Last week, Consumer Financial Protection Bureau Director Richard Cordray announced he will be stepping down from his position at the end of the month, an expected move to clear his schedule for a rumored gubernatorial run in Ohio. Since his controversial recess appointment to CFPB by former President Barack Obama in 2012, Cordray has made a name for himself targeting unpopular industries such as payday lenders and for-profit colleges — the perfect political fodder to spin a campaign narrative about “looking out for the little guy.”

The truth, however, is that Cordray as CFPB director has a history of facilitating deals that lack transparency and neglect due process. A secret deal Cordray struck with hedge fund manager Donald Uderitz regarding the collection of student loan debt is just the latest example.

The questionable relationship Cordray and Uderitz began when high-risk private student loan investments were made through the National Collegiate Student Loan Trusts. Uderitz’ firm, Vantage Capital Group, ultimately owns the trusts.

It turned out that investing in high-risk student loans proved to be unwise. The high-interest loans came due during the recession, and many borrowers ended up defaulting on their loan repayments.

In an effort to collect its dues, the NCSLT aggressively filed lawsuits against loan defaulters. It finally ran up against a roadblock when it became unclear whether or not the NCSLT was the legitimate owner of the loans. If the courts found that the NCSLT had been attempting to collect loans that it did not own, it would be subject to penalties.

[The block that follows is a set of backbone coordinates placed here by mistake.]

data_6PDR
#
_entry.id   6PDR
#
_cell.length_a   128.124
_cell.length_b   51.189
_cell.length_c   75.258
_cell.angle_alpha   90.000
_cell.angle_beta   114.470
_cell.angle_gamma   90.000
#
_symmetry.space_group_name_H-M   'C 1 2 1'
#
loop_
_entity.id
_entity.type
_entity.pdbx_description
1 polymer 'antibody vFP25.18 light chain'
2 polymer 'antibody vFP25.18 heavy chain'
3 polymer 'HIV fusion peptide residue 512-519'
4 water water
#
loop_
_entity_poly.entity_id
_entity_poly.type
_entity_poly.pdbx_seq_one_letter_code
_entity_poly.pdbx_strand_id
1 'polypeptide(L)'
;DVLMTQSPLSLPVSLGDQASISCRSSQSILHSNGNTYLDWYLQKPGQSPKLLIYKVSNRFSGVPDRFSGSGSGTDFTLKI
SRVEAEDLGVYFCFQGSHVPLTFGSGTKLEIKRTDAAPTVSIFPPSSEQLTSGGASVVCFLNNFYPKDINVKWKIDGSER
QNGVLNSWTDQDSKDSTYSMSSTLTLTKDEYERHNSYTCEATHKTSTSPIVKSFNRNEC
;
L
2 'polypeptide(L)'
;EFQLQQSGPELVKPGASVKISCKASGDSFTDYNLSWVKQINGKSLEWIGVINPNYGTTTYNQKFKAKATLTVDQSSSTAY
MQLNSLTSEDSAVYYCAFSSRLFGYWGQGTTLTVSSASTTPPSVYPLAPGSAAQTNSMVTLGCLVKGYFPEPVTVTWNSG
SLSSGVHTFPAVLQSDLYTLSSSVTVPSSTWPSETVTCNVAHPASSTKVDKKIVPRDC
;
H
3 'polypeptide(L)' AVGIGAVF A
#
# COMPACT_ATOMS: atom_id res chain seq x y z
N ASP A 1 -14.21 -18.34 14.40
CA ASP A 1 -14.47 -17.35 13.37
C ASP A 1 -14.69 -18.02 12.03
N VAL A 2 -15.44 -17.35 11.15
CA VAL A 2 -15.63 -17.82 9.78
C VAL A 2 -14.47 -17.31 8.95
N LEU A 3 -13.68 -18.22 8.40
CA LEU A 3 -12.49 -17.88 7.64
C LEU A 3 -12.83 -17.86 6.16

Uderitz disapproved of the debt collection practices of the NCSLT and wanted to go about it in a different way. The CFPB intervened, not allowing NCSLT to reach a settlement through the courts; instead, the governmental regulatory agency resolved the issue through the assertion of bureaucratic power.

The CFPB’s proposed settlement, which is still pending approval from a judge, would force the NCSLT to pay millions of dollars in penalties to the federal government and to the borrowers who were allegedly subject to unlawful lawsuits.

The deal directly benefits Uderitz, who will essentially be the administrator of all the loans owned by the NCSLT. As a result of his new role, Uderitz will receive any remaining funds once the loans’ noteholders are paid.

To say the least, Uderitz was pleased with the CFPB’s intervention. As such, the media portrayed him as an ethics-minded businessman concerned for the consumer, irrespective of personal profit.

However, it seems highly implausible that Uderitz simply objects to the NCSLT’s debt lawsuits on selfless grounds. Good businessmen always look for the biggest stake in the game. In this case, it is likely that Uderitz found a bureaucratic solution to his financial troubles and will recuperate more losses than he otherwise would have had the NCSLT continued down its litigative path.

Furthermore, it is unlikely that Cordray had strictly disinterested motives in proposing the settlement as a rumored gubernatorial candidate in Ohio. It certainly wouldn’t harm Cordray’s campaign if he could boast about his time fighting nefarious big banks.

After learning about the deal between the CFPB and NCSLT, the Ohio Republican Party filed a Freedom of Information Act request for documentation of all correspondence between the two parties. In the request, Ohio Republican Party Executive Director Rob Secaur wrote: “It is concerning that the group task[ed] with protecting consumers would unilaterally change the process in which student loans are collected, without laying out the terms of the agreement, and giving power to someone who stands to directly benefit from their new position.”

Such bureaucratic overreach undermines the rule of law, weakens protections of individual rights, and ultimately opens the door to cronyism. Let’s hope that the next CFPB director sheds some light on the bureau’s shady dealings to close Cordray’s chapter as director once and for all.

Shannon Watkins is a Young Voices Advocate. She is a writer based in Raleigh, N.C.

If you would like to write an op-ed for the Washington Examiner, please read our guidelines on submissions here.